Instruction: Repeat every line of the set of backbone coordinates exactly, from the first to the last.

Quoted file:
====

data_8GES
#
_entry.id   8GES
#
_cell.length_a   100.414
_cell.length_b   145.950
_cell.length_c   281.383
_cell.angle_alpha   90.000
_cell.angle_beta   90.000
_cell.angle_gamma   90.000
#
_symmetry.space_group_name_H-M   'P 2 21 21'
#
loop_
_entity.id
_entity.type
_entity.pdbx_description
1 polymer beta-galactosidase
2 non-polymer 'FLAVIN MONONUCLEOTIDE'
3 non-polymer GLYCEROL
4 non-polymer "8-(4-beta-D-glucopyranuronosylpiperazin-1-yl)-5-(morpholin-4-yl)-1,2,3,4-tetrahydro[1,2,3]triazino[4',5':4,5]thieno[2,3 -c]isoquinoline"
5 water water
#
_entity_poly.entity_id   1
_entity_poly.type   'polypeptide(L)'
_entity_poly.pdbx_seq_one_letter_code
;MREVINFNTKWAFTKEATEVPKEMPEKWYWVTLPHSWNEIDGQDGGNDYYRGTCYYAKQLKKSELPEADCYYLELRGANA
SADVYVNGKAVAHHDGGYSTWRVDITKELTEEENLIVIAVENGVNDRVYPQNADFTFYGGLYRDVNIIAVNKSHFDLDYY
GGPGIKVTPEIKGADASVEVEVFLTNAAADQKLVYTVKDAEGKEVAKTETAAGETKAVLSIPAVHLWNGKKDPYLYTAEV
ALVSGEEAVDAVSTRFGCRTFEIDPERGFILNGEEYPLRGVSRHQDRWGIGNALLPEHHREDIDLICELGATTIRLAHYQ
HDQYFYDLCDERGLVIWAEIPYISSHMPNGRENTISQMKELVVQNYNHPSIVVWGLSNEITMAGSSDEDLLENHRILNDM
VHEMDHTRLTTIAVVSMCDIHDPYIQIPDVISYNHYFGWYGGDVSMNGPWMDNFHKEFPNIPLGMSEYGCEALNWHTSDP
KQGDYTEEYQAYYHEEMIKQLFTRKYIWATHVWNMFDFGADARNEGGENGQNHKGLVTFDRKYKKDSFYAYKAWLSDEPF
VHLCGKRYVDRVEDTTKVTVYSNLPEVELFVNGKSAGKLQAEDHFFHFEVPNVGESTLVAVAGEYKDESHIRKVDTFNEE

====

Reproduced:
data_8GES
#
_entry.id   8GES
#
_cell.length_a   100.414
_cell.length_b   145.950
_cell.length_c   281.383
_cell.angle_alpha   90.000
_cell.angle_beta   90.000
_cell.angle_gamma   90.000
#
_symmetry.space_group_name_H-M   'P 2 21 21'
#
loop_
_entity.id
_entity.type
_entity.pdbx_description
1 polymer beta-galactosidase
2 non-polymer 'FLAVIN MONONUCLEOTIDE'
3 non-polymer GLYCEROL
4 non-polymer "8-(4-beta-D-glucopyranuronosylpiperazin-1-yl)-5-(morpholin-4-yl)-1,2,3,4-tetrahydro[1,2,3]triazino[4',5':4,5]thieno[2,3 -c]isoquinoline"
5 water water
#
_entity_poly.entity_id   1
_entity_poly.type   'polypeptide(L)'
_entity_poly.pdbx_seq_one_letter_code
;MREVINFNTKWAFTKEATEVPKEMPEKWYWVTLPHSWNEIDGQDGGNDYYRGTCYYAKQLKKSELPEADCYYLELRGANA
SADVYVNGKAVAHHDGGYSTWRVDITKELTEEENLIVIAVENGVNDRVYPQNADFTFYGGLYRDVNIIAVNKSHFDLDYY
GGPGIKVTPEIKGADASVEVEVFLTNAAADQKLVYTVKDAEGKEVAKTETAAGETKAVLSIPAVHLWNGKKDPYLYTAEV
ALVSGEEAVDAVSTRFGCRTFEIDPERGFILNGEEYPLRGVSRHQDRWGIGNALLPEHHREDIDLICELGATTIRLAHYQ
HDQYFYDLCDERGLVIWAEIPYISSHMPNGRENTISQMKELVVQNYNHPSIVVWGLSNEITMAGSSDEDLLENHRILNDM
VHEMDHTRLTTIAVVSMCDIHDPYIQIPDVISYNHYFGWYGGDVSMNGPWMDNFHKEFPNIPLGMSEYGCEALNWHTSDP
KQGDYTEEYQAYYHEEMIKQLFTRKYIWATHVWNMFDFGADARNEGGENGQNHKGLVTFDRKYKKDSFYAYKAWLSDEPF
VHLCGKRYVDRVEDTTKVTVYSNLPEVELFVNGKSAGKLQAEDHFFHFEVPNVGESTLVAVAGEYKDESHIRKVDTFNEE